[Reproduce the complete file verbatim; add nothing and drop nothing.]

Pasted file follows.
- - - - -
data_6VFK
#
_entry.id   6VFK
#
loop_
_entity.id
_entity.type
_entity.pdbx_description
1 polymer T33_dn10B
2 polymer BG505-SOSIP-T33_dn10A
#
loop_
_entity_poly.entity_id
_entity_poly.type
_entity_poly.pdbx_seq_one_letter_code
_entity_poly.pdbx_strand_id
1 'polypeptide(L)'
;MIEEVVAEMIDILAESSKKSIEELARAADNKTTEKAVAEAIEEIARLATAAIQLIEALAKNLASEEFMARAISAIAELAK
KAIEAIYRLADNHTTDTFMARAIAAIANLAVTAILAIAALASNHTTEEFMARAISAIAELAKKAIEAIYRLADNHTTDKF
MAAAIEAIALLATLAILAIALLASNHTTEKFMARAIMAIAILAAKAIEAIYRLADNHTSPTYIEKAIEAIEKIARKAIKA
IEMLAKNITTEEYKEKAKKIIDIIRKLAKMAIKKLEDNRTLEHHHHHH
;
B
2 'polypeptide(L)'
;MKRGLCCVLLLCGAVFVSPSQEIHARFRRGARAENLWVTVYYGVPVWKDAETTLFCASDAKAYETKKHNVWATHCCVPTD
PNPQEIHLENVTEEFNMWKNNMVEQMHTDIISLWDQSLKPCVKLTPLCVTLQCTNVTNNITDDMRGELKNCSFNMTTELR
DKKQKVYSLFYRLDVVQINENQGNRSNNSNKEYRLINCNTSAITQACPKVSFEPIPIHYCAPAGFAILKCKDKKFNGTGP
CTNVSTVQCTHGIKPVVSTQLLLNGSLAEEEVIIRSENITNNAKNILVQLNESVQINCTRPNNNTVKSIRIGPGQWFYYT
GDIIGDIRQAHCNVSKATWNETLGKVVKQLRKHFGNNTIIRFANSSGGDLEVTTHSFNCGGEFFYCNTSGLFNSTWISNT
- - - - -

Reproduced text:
data_6VFK
#
_entry.id   6VFK
#
loop_
_entity.id
_entity.type
_entity.pdbx_description
1 polymer T33_dn10B
2 polymer BG505-SOSIP-T33_dn10A
#
loop_
_entity_poly.entity_id
_entity_poly.type
_entity_poly.pdbx_seq_one_letter_code
_entity_poly.pdbx_strand_id
1 'polypeptide(L)'
;MIEEVVAEMIDILAESSKKSIEELARAADNKTTEKAVAEAIEEIARLATAAIQLIEALAKNLASEEFMARAISAIAELAK
KAIEAIYRLADNHTTDTFMARAIAAIANLAVTAILAIAALASNHTTEEFMARAISAIAELAKKAIEAIYRLADNHTTDKF
MAAAIEAIALLATLAILAIALLASNHTTEKFMARAIMAIAILAAKAIEAIYRLADNHTSPTYIEKAIEAIEKIARKAIKA
IEMLAKNITTEEYKEKAKKIIDIIRKLAKMAIKKLEDNRTLEHHHHHH
;
B
2 'polypeptide(L)'
;MKRGLCCVLLLCGAVFVSPSQEIHARFRRGARAENLWVTVYYGVPVWKDAETTLFCASDAKAYETKKHNVWATHCCVPTD
PNPQEIHLENVTEEFNMWKNNMVEQMHTDIISLWDQSLKPCVKLTPLCVTLQCTNVTNNITDDMRGELKNCSFNMTTELR
DKKQKVYSLFYRLDVVQINENQGNRSNNSNKEYRLINCNTSAITQACPKVSFEPIPIHYCAPAGFAILKCKDKKFNGTGP
CTNVSTVQCTHGIKPVVSTQLLLNGSLAEEEVIIRSENITNNAKNILVQLNESVQINCTRPNNNTVKSIRIGPGQWFYYT
GDIIGDIRQAHCNVSKATWNETLGKVVKQLRKHFGNNTIIRFANSSGGDLEVTTHSFNCGGEFFYCNTSGLFNSTWISNT